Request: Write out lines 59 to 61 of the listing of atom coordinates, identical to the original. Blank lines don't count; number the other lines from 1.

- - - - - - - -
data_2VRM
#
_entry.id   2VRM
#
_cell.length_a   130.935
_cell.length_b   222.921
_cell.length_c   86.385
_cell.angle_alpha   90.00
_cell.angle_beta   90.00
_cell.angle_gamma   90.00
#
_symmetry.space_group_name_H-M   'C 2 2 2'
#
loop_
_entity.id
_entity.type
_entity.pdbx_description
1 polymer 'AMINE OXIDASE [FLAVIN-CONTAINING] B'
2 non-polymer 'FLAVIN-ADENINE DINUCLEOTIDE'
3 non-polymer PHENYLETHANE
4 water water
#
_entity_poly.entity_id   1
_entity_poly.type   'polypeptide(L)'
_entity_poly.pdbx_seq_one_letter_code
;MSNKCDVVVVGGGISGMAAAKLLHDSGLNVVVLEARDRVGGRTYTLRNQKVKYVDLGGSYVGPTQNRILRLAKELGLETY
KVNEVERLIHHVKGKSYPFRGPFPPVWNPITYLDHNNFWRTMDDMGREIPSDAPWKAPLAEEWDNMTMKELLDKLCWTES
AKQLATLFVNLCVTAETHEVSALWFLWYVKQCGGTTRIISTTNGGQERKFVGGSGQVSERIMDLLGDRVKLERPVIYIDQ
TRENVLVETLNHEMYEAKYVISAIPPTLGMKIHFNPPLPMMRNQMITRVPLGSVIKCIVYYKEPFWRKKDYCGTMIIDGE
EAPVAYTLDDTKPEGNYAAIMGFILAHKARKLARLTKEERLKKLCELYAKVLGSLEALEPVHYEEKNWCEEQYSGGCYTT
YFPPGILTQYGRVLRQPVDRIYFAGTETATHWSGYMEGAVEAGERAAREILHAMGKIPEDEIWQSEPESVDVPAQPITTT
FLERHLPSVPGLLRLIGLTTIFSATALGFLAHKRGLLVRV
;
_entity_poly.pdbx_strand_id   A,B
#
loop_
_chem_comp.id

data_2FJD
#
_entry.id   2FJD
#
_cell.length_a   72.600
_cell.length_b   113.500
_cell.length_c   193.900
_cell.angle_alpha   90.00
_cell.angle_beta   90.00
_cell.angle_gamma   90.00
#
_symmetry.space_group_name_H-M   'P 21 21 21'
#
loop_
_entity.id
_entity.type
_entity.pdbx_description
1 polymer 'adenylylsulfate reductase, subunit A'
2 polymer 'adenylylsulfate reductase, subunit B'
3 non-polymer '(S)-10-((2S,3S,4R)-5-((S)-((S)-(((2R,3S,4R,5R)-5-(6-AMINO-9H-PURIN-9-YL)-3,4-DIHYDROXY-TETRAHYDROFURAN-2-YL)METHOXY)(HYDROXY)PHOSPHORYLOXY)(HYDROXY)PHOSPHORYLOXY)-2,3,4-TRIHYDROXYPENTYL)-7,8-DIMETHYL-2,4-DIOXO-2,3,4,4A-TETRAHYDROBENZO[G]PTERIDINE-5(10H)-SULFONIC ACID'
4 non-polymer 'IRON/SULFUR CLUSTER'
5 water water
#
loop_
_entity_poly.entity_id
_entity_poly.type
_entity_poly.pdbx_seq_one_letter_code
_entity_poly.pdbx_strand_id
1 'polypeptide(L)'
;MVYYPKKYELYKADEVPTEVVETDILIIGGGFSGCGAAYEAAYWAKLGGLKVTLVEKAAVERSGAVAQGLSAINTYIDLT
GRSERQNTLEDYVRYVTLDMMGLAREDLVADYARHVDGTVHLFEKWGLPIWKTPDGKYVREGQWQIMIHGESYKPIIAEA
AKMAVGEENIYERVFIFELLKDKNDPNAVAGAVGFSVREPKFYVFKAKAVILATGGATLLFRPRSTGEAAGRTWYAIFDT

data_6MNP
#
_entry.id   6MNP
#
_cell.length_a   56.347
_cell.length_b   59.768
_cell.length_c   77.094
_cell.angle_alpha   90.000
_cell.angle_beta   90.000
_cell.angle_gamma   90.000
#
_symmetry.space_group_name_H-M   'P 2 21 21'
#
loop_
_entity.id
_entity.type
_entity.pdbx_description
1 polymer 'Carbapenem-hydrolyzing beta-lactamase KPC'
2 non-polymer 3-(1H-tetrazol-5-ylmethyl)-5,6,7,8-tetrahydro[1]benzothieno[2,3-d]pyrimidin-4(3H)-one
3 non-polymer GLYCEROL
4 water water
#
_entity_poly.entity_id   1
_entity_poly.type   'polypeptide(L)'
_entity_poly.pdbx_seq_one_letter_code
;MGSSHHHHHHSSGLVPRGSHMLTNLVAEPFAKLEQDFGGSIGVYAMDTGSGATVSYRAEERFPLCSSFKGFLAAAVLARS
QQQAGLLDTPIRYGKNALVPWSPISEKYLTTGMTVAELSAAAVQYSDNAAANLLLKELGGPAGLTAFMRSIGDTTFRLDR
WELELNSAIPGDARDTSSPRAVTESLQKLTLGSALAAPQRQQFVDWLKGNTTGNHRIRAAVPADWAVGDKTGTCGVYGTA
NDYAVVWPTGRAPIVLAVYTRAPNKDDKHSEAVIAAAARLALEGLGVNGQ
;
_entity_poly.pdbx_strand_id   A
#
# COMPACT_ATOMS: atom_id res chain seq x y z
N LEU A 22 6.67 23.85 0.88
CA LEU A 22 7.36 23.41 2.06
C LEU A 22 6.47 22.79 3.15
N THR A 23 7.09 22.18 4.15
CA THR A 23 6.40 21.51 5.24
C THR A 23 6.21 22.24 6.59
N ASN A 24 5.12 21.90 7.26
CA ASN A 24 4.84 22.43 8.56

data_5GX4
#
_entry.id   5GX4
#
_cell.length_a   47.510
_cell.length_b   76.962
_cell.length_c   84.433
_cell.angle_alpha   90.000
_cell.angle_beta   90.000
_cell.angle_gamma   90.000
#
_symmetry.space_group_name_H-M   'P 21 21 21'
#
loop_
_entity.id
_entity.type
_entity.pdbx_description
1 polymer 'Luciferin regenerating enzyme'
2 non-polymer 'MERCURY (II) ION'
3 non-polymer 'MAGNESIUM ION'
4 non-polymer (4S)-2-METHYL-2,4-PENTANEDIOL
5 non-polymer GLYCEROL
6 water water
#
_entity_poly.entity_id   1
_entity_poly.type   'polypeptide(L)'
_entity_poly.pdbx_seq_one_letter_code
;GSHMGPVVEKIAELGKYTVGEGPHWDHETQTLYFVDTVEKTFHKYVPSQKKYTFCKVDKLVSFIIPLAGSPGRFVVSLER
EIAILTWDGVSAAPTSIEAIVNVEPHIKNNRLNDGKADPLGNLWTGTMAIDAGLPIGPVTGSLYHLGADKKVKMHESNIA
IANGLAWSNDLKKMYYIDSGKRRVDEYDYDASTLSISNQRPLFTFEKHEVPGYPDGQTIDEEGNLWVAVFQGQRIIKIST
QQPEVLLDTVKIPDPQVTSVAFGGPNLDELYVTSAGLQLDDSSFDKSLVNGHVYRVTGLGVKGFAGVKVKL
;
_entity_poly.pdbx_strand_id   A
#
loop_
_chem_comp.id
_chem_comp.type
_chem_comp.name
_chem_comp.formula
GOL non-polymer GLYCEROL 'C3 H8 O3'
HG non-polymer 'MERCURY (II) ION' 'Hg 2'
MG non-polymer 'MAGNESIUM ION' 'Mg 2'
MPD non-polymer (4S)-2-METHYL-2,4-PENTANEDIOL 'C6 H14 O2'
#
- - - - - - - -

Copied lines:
5 water water
#
loop_